On this week’s episode of The Librarians, pack up your sunscreen, bug spray, kazoo, and bag of pranks. We’re heading to summer camp with The Librarians and The Disenchanted Forest.
Now Flynn-less, Eve and the remaining Librarians, head to an adult, team building camp, where campers are mysteriously disappearing.
Thinking the motivational speaker/camp director is up to no good, the gang gets to sleuthing.
There’s no human behind the nefarious deeds, just the Grandfather tree, seeking out The Librarians, to keep the zero seed safe. With the zero seed safely locked away in The Library, if we humans f-up all of the forests, and I seriously hope we don’t, the forest can be restarted again, and mankind will not perish.
Thanks to television and movies, I fantasied about going to summer camp for years as a kid. Finally the day came when I was old enough to go, and guess what? I hated summer camp.
To be fair, I was an introverted, artsy kid, who was sent to a typical summer camp (I probably would have loved an arts based camp). Though I thrived during arts and crafts, I loathed the hours spent in the outfield of a bee filled kick ball field. As Katniss Everdeen was decades away from making her appearance, I had no interest in archery, or wilderness survival. I’d rather sit by the lake with a good book, but camp did not tolerate solo endeavors, or diversions that did not include physical activity. Camp was all about following a tight schedule and insane levels of socialization. The camp I attended was also a girls only, religious camp, so no one, as far as I know, got up to any of the shenanigans that you see in camp themed movies. My experience was thoroughly disappointing.
I give The Librarians crew and the director of this episode, the one and only Dean Devlin, a lot of credit for continuing the tradition of making camp look fun. The inspirational talks, the walks in the woods, and ziplining, I was ready to give camp another try when I saw ziplining.
Their cabins looked down right luxurious compared to the, thin foam mattress, squeaky door, screens full of holes, accommodations I was subjected to as a kid. Of course, there is one thing many campers of a certain age dream about when going away to camp, a camp romance.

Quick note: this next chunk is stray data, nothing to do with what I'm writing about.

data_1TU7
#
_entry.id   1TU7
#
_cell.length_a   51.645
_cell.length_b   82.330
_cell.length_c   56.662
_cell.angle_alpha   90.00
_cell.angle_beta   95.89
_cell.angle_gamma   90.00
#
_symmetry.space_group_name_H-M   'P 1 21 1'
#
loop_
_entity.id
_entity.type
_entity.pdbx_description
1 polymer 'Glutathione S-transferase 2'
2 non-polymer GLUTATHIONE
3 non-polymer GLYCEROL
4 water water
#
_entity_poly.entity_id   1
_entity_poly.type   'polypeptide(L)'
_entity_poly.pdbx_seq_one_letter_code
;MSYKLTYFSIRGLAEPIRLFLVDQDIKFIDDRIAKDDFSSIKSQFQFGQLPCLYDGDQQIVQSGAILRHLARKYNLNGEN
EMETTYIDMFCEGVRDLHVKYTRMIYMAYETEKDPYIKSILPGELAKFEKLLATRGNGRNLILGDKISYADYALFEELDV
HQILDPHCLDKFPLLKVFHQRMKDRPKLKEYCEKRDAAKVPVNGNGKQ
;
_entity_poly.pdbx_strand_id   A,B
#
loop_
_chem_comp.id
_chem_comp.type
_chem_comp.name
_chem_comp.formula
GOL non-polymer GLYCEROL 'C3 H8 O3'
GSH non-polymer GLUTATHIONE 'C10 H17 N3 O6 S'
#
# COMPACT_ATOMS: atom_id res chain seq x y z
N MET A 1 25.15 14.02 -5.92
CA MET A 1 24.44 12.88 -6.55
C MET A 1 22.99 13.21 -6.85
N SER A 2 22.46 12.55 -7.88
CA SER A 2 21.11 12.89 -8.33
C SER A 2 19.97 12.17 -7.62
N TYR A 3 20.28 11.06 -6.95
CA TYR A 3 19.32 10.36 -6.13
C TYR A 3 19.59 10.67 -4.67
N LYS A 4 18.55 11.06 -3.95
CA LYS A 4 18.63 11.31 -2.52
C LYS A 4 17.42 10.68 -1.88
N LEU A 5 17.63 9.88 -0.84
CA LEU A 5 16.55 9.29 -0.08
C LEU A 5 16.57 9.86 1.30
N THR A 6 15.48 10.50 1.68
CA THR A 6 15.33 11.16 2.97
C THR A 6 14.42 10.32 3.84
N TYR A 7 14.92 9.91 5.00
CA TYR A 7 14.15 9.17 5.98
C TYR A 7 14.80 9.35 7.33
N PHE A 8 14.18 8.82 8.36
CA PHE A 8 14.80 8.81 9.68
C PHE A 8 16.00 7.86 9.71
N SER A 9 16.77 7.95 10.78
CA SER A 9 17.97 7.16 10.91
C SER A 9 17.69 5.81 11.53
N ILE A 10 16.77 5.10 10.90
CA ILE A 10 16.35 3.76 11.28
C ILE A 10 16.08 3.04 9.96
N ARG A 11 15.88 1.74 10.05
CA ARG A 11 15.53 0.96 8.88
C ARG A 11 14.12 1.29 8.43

I’m Team Jenkins, but I enjoyed smitten Jake Stone this week. His awkward fumbling, and flirty lines, showcased exactly why the Kaniacs exist. Jake is pretty dreamy.
I still don’t agree however with Jake bringing an outsider, especially one he just met, into The Library. No matter how trustworthy someone appears, exposing The Library seems dangerous. We already had Ezekiel’s mom shown The Library this season, and now Sarina. I think Jenkins and/or Cassie need to work on perfecting a memory charm, ala Harry Potter, so people’s memories of The Library can be erased if needed.
If memories can’t be erased, then I guess it’s nice that Sarina will always have the enduring memory of the intelligent, sensitive, rugged, guy, she met at summer camp.
Things Get Real
After the four break off into pairs, things get real.
Like me before first attending camp, Cassie’s camp fantasies, are based on what she gleaned from television and movies. She is absolutely delighted to dive head first into the summer camp fun, including cliched, summer camp pranks. Ezekiel, the object of Cassie’s pranking, is not pleased.
After Cassie pulls the old sleeping-spell-then-float-your-friend-in-the-lake gag, Ezekiel has some choice words for Cassie. Mainly that Cassie has had very few real-life experiences, especially outside of The Library. Having been sheltered for most of her life, most of her knowledge comes from books and other forms of entertainment, but not actual experience. Cassie ponders what life outside The Library, what just being a normal, everyday person, would be like.
Jake also gets real with Eve. Instead of wondering what life would be outside The Library, she throws herself at Library work, full force. I understand Eve. There is nothing like a constant flurry of activity and getting things done, to distract you from the problems at hand. Jake can see through Eve’s, I-just-want-us-to-be-the-best guise, and confronts her about trying to fill the Flynn void.
How can you not feel bad for Eve? Lamenting that she’s taken Flynn back every time he’s flaked out, and he still feels that up and disappearing is the best decision. If I were Eve, I’d be done with his conflicted soul, indecisive, nonsense. If only Moriarty was still around with his handsomeness and lovely accent.
I’m definitely on team the-more-Librarians-the-better, and agree that Darrington Dare can stuff it, but I also wouldn’t want to plunge the world into a crazy civil war that ended with the dark ages.
We are starting to see cracks. It appears that Eve, Cassie, and Jake, are all starting to realize the level of sacrifice it takes to serve The Library. Will their craving for relationships and a normal life send one of them packing like Flynn? It already looks like Cassie will explore an alternative life, on next week’s episode, will Eve, or Jake, Ezekiel, or even the now mortal Jenkins, be next?